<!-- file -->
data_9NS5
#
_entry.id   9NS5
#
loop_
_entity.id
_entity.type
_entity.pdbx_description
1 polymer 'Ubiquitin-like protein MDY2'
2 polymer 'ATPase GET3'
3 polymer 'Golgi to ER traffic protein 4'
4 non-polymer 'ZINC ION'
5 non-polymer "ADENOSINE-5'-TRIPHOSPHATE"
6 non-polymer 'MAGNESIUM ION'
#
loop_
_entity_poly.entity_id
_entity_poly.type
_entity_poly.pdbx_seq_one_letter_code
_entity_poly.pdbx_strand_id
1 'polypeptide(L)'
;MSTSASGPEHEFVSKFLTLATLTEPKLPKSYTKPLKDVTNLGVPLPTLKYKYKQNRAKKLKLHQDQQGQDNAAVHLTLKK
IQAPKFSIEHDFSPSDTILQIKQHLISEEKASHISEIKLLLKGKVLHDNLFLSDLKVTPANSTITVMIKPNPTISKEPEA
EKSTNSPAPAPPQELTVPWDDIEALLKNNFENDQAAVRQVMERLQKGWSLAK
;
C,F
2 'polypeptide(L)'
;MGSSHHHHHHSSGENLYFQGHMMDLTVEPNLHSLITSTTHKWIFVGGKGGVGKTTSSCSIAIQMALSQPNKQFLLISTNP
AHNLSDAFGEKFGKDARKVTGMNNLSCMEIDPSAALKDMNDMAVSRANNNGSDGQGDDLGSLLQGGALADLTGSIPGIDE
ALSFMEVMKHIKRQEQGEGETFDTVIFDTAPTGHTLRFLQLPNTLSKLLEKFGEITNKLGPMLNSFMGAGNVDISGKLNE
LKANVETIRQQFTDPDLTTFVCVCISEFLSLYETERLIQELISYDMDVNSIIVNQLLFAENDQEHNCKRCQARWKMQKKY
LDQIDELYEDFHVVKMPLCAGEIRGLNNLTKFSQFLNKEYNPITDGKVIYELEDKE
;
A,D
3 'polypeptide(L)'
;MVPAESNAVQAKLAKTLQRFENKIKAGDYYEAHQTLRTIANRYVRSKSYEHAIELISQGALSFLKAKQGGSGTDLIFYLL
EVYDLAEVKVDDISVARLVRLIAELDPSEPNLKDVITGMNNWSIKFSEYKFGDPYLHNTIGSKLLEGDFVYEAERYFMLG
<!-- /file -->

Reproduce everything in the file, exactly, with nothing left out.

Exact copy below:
data_9NS5
#
_entry.id   9NS5
#
loop_
_entity.id
_entity.type
_entity.pdbx_description
1 polymer 'Ubiquitin-like protein MDY2'
2 polymer 'ATPase GET3'
3 polymer 'Golgi to ER traffic protein 4'
4 non-polymer 'ZINC ION'
5 non-polymer "ADENOSINE-5'-TRIPHOSPHATE"
6 non-polymer 'MAGNESIUM ION'
#
loop_
_entity_poly.entity_id
_entity_poly.type
_entity_poly.pdbx_seq_one_letter_code
_entity_poly.pdbx_strand_id
1 'polypeptide(L)'
;MSTSASGPEHEFVSKFLTLATLTEPKLPKSYTKPLKDVTNLGVPLPTLKYKYKQNRAKKLKLHQDQQGQDNAAVHLTLKK
IQAPKFSIEHDFSPSDTILQIKQHLISEEKASHISEIKLLLKGKVLHDNLFLSDLKVTPANSTITVMIKPNPTISKEPEA
EKSTNSPAPAPPQELTVPWDDIEALLKNNFENDQAAVRQVMERLQKGWSLAK
;
C,F
2 'polypeptide(L)'
;MGSSHHHHHHSSGENLYFQGHMMDLTVEPNLHSLITSTTHKWIFVGGKGGVGKTTSSCSIAIQMALSQPNKQFLLISTNP
AHNLSDAFGEKFGKDARKVTGMNNLSCMEIDPSAALKDMNDMAVSRANNNGSDGQGDDLGSLLQGGALADLTGSIPGIDE
ALSFMEVMKHIKRQEQGEGETFDTVIFDTAPTGHTLRFLQLPNTLSKLLEKFGEITNKLGPMLNSFMGAGNVDISGKLNE
LKANVETIRQQFTDPDLTTFVCVCISEFLSLYETERLIQELISYDMDVNSIIVNQLLFAENDQEHNCKRCQARWKMQKKY
LDQIDELYEDFHVVKMPLCAGEIRGLNNLTKFSQFLNKEYNPITDGKVIYELEDKE
;
A,D
3 'polypeptide(L)'
;MVPAESNAVQAKLAKTLQRFENKIKAGDYYEAHQTLRTIANRYVRSKSYEHAIELISQGALSFLKAKQGGSGTDLIFYLL
EVYDLAEVKVDDISVARLVRLIAELDPSEPNLKDVITGMNNWSIKFSEYKFGDPYLHNTIGSKLLEGDFVYEAERYFMLG